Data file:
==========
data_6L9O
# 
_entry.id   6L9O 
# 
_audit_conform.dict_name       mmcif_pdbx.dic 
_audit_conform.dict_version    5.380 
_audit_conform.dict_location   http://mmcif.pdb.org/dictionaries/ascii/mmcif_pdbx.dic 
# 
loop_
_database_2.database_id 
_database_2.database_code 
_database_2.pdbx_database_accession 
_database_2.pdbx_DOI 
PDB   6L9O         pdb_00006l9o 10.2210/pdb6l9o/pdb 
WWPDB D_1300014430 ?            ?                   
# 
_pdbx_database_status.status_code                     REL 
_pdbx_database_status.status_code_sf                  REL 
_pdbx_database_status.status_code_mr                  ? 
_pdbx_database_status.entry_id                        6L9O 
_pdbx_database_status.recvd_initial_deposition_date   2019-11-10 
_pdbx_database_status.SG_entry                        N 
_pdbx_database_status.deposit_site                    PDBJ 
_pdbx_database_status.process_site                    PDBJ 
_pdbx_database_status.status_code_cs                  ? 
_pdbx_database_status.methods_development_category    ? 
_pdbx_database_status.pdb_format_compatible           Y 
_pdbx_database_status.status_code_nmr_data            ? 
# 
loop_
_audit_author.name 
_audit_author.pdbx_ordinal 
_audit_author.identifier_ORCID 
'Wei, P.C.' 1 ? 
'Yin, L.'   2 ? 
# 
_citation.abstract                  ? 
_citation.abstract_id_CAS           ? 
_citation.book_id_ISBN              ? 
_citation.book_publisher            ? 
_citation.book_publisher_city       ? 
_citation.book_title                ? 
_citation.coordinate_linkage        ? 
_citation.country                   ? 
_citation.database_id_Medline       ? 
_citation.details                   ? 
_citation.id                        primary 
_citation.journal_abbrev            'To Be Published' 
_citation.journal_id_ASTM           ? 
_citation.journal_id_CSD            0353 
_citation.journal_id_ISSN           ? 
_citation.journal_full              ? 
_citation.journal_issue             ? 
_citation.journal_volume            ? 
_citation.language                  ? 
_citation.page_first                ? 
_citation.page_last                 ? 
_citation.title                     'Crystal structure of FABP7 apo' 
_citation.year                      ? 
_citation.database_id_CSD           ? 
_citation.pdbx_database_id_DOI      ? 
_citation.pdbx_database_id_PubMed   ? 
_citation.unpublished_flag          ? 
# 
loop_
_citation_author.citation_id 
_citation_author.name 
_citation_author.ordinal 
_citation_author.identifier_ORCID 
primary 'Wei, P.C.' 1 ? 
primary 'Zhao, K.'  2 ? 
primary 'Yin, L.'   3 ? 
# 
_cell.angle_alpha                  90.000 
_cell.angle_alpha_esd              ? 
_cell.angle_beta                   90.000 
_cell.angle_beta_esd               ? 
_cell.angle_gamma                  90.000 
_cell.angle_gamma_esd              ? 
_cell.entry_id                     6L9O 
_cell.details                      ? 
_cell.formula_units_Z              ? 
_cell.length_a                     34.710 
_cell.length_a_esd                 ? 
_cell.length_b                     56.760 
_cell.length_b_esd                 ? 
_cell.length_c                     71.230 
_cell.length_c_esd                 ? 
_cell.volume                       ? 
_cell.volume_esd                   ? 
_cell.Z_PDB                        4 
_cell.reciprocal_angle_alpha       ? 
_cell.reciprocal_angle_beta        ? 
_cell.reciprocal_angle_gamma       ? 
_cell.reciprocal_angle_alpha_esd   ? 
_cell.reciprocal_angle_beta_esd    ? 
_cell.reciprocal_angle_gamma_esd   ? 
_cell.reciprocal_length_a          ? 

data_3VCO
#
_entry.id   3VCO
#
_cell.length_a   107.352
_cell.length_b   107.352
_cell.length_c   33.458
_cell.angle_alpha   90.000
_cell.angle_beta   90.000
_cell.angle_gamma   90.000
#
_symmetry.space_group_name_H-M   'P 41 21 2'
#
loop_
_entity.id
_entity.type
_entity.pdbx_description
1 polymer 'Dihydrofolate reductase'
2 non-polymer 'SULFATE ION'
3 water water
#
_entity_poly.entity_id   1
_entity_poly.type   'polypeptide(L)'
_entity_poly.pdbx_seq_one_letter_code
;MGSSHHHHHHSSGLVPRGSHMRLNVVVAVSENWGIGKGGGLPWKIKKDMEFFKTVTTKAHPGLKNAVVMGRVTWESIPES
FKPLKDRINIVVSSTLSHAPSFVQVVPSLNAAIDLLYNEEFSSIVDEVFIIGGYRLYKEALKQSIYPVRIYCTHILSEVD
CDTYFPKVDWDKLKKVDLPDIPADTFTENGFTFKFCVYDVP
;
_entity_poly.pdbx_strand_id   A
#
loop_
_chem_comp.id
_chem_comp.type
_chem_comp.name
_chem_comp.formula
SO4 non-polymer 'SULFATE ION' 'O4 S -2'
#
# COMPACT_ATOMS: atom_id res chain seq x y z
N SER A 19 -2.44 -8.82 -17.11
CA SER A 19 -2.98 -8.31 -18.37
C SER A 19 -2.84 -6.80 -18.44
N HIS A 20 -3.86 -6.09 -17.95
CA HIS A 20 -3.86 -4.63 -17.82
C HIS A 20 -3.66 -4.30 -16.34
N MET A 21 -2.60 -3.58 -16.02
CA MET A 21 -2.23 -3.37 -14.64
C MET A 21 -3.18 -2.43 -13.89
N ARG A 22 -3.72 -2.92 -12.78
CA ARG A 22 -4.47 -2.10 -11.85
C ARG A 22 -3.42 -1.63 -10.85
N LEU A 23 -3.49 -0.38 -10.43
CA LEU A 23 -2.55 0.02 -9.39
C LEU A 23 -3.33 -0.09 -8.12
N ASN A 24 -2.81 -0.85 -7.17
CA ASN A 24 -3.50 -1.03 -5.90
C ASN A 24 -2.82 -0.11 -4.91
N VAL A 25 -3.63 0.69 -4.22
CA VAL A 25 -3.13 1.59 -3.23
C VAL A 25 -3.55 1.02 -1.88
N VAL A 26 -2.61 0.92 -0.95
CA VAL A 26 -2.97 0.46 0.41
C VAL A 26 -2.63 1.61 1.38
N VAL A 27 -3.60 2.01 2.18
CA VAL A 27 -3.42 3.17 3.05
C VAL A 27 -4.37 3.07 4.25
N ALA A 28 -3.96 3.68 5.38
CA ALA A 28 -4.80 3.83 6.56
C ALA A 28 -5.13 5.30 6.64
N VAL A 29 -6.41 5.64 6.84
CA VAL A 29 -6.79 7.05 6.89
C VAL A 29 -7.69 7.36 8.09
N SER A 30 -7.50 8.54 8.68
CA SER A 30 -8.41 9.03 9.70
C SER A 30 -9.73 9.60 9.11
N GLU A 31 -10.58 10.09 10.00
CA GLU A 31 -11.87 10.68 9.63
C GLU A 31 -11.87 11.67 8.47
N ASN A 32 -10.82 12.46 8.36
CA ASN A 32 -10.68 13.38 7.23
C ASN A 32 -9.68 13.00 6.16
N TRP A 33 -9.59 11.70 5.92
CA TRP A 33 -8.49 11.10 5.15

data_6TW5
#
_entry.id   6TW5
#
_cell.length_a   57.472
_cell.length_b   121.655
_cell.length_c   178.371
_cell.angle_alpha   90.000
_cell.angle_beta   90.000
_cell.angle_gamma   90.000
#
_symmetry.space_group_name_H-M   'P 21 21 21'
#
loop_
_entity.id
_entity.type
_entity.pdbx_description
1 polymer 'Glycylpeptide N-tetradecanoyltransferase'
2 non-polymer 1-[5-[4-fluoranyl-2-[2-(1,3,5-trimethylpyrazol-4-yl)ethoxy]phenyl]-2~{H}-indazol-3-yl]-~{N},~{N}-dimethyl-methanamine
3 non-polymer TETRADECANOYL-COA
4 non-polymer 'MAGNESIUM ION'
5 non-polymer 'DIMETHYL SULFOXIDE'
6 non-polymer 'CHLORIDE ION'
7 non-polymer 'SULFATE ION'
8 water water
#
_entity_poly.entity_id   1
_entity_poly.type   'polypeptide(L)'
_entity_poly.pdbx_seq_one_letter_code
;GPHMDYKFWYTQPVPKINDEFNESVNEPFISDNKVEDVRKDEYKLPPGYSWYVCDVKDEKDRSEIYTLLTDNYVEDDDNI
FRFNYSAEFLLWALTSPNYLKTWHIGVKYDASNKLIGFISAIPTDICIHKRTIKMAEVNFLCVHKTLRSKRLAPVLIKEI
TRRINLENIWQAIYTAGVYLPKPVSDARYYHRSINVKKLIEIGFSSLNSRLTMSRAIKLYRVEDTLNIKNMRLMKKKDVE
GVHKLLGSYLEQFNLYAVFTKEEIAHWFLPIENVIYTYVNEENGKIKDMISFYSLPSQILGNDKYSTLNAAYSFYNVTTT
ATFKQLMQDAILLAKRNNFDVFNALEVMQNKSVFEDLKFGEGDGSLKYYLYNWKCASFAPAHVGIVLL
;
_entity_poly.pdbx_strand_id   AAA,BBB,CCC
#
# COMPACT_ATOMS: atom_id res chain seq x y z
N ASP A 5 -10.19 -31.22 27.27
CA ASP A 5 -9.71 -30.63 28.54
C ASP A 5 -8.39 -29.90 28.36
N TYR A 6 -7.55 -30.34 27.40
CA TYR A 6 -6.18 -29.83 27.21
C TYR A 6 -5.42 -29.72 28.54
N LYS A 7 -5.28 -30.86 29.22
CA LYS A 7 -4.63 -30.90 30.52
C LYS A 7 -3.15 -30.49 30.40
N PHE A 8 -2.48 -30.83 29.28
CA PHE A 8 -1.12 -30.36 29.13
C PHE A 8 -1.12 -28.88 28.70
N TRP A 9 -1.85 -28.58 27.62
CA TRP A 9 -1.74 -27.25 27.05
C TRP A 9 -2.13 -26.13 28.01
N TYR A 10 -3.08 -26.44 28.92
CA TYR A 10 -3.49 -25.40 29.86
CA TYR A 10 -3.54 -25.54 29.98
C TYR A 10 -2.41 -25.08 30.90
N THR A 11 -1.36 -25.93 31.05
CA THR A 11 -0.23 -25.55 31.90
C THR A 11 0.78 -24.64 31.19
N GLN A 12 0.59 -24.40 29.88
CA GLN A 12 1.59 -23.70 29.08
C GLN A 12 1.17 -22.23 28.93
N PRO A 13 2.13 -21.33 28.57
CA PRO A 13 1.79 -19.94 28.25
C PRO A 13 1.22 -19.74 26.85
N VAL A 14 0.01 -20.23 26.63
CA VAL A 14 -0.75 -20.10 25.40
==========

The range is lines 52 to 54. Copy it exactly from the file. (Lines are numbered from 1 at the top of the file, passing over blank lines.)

_citation.journal_full              ? 
_citation.journal_issue             ? 
_citation.journal_volume            ? 